The state legislature’s Black, Hispanic and Asian Caucus is reacting to events in Baltimore and is calling for swift action on a package of criminal justice reforms that have been stalled in the State Senate.
The caucus members say they’ve grown weary of incidents where African Americans die after encounters with police. Assemblyman Michaela Blake represents portions of the Bronx.
“Baltimore is happening in the Bronx, “ Blake said. “It can happen anywhere.”
Blake says the young people involved in the riots are not thugs or criminals.
New York State Attorney General Eric Schneiderman says Assemblyman William Scarborough’s expected decision to plead guilty to illegally claiming over $40,000 in travel expenses is “the right thing to do.”
Schneiderman’s office, along with the State Comptroller, originally launched the investigation that led to the charges by the U.S. Attorney for New York’s Northern district.
Less than a month after it was enacted, Governor Cuomo’s new teacher evaluation plan seems to be in jeopardy, with the Regents Chancellor calling for a year’s delay and a key Senator saying the legislature needs to revisit the issue.
When Cuomo convinced the legislature to approve a new teacher evaluation system that relies more on standardized tests, his administration said that the State Board of Regents would have very limited power to make any changes including compliance with a November deadline to come up with new performance reviews.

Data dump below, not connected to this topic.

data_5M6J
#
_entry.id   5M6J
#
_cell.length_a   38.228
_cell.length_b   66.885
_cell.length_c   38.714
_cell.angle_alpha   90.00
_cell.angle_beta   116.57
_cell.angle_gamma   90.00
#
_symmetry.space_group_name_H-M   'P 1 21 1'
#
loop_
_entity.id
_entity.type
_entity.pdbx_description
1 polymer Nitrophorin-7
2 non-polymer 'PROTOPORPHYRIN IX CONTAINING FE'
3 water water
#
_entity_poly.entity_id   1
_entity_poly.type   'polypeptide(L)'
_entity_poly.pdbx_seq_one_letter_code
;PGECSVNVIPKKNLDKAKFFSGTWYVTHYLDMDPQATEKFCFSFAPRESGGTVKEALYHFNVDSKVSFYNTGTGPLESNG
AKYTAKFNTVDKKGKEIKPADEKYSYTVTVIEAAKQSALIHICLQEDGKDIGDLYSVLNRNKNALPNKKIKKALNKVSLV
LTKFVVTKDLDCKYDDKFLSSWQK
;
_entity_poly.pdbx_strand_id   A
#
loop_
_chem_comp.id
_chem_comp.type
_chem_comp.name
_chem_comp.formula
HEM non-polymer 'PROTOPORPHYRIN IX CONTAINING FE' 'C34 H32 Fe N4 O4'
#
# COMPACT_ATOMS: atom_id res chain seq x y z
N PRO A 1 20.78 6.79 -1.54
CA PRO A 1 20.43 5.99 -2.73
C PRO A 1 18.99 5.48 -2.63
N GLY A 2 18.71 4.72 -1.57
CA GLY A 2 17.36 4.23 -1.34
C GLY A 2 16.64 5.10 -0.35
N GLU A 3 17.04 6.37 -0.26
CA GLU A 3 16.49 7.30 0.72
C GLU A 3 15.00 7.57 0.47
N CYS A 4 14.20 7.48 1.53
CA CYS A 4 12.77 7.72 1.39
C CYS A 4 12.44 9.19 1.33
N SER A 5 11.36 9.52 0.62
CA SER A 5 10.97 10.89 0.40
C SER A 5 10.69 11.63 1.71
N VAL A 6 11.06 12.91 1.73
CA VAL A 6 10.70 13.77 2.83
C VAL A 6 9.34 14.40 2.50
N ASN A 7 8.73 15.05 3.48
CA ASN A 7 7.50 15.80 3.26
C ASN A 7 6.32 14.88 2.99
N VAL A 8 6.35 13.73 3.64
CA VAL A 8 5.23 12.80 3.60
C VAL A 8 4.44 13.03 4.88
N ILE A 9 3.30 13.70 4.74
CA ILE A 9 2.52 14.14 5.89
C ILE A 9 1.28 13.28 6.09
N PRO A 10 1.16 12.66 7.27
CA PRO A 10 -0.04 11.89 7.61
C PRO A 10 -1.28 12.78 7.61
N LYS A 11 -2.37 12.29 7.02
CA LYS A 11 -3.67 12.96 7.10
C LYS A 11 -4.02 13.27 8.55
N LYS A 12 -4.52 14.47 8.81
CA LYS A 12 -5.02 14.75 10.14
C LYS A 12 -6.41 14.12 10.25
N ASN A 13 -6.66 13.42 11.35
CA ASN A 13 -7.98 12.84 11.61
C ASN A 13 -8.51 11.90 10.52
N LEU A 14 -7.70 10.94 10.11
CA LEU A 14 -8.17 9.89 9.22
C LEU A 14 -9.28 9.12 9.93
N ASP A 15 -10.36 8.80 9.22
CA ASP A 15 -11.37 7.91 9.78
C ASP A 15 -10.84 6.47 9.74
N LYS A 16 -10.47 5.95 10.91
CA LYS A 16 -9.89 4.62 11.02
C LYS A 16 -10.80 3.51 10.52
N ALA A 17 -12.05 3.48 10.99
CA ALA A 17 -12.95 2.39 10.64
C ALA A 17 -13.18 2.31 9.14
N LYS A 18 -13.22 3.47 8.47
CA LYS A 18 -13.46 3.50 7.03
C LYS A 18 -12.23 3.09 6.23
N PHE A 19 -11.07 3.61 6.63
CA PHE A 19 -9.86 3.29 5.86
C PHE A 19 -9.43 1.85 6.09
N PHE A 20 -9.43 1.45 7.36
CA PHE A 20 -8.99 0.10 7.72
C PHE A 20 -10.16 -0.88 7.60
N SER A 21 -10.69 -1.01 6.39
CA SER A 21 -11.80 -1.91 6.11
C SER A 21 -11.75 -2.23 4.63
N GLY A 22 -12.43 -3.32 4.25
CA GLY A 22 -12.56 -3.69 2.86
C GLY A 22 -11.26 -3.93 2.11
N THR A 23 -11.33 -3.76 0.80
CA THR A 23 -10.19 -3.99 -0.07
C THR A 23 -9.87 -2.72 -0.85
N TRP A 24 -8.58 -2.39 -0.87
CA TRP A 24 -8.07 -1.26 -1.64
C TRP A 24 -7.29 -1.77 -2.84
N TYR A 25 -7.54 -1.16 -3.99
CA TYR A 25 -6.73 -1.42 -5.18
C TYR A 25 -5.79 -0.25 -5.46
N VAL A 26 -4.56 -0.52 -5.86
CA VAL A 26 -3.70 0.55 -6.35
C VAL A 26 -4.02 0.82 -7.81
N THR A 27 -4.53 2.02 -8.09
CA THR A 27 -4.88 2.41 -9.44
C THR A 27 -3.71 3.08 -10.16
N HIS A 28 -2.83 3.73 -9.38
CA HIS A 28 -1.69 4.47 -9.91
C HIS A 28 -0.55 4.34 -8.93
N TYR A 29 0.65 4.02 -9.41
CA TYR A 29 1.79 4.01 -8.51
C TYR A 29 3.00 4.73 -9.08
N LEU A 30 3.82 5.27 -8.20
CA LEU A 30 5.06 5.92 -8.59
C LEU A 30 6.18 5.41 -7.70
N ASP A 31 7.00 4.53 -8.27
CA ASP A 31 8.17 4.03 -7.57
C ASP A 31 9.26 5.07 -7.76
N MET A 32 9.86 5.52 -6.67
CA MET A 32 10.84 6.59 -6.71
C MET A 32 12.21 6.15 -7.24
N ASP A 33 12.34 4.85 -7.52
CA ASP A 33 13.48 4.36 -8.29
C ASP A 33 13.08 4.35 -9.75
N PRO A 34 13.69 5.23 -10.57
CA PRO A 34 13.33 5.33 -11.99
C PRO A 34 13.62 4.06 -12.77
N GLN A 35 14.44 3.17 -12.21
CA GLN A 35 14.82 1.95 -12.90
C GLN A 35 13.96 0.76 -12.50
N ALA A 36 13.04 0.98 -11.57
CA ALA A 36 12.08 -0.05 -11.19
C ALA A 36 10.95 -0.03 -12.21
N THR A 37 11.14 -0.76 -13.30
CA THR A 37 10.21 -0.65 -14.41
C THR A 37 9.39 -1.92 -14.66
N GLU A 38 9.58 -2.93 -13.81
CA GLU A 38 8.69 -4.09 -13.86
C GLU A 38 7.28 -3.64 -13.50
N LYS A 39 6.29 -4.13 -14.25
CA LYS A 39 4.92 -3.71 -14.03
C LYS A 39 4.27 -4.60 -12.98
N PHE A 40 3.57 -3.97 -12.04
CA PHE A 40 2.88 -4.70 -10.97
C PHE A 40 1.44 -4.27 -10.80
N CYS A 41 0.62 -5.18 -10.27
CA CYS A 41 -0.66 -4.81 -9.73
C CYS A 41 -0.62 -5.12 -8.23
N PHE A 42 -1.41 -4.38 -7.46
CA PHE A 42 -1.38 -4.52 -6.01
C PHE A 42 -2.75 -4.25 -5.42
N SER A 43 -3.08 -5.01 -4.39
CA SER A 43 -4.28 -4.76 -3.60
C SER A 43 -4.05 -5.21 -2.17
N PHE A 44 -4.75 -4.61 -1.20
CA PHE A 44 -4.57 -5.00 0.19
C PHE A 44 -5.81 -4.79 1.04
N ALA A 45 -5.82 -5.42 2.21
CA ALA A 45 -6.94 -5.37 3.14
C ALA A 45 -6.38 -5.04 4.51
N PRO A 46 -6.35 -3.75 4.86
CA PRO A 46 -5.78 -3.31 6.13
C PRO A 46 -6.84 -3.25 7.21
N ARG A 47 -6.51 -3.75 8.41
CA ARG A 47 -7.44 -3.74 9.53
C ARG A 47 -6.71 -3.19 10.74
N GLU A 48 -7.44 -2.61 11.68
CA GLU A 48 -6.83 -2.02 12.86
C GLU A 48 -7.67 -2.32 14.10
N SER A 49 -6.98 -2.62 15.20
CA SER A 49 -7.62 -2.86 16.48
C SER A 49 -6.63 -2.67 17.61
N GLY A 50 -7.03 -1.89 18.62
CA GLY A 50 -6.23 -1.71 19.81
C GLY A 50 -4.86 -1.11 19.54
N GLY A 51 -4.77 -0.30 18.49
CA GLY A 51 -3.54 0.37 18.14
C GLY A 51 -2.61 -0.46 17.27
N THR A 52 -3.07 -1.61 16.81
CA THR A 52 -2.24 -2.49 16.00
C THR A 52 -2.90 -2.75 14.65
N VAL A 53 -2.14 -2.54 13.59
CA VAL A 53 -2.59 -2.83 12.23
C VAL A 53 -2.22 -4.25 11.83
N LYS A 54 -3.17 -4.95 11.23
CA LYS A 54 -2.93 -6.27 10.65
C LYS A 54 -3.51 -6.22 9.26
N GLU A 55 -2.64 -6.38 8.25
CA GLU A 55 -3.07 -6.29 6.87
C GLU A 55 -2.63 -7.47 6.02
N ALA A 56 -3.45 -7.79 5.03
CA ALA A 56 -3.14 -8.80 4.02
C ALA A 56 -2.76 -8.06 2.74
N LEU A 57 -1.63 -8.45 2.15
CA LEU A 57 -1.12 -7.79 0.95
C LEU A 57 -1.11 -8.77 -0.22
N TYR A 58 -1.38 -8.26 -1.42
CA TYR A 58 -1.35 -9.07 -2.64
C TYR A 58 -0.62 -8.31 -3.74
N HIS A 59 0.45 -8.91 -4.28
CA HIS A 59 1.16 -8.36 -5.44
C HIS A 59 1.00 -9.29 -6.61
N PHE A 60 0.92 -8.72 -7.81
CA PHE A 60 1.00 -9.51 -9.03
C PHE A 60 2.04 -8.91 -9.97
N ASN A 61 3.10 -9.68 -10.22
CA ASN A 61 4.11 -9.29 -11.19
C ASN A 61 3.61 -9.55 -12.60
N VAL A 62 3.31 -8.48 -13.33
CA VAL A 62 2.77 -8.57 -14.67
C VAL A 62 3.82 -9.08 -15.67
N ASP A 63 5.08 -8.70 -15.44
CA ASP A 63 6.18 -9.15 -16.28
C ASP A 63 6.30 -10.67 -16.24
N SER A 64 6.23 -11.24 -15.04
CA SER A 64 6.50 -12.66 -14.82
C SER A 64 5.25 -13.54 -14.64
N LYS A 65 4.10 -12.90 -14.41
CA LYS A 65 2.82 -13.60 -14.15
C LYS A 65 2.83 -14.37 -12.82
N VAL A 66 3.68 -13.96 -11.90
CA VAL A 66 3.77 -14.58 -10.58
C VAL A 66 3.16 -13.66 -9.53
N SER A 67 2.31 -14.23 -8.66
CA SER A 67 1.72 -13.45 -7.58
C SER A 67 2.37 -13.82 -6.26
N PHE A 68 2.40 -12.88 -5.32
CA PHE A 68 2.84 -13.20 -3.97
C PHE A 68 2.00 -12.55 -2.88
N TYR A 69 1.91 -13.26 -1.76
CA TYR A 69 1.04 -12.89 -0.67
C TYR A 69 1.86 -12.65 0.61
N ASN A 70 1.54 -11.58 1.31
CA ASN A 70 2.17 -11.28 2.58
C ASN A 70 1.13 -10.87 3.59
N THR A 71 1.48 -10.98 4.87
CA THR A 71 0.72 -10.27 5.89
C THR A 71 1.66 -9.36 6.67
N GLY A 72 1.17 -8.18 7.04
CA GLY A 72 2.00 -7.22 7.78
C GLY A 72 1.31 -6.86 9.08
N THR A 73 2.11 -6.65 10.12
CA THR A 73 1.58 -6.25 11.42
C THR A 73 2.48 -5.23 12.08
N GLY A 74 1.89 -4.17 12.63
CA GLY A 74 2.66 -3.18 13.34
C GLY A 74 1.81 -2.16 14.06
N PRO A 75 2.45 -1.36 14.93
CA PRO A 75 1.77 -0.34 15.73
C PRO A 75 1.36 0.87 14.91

Earth Day 2015 is also the first day that the New York State Assembly is transitioning to a paperless system. Assemblymembers have been given I Pads to read bills electronically, and supporters say it will save millions of dollars, and trees.
Majority Leader Joe Morelle announced the change on the Assembly floor.
“Today we begin officially with tablets,” Morelle said.
Getting rid of the piles of paper that clutter members’ desks each day required a constitutional amendment, which voters approved last fall.
New York Governor Andrew Cuomo and the state legislature approved some significant changes to the state’s education system and how teachers are evaluated going forward. But, before all that can be implemented, the new system faces a big test, literally, later this month.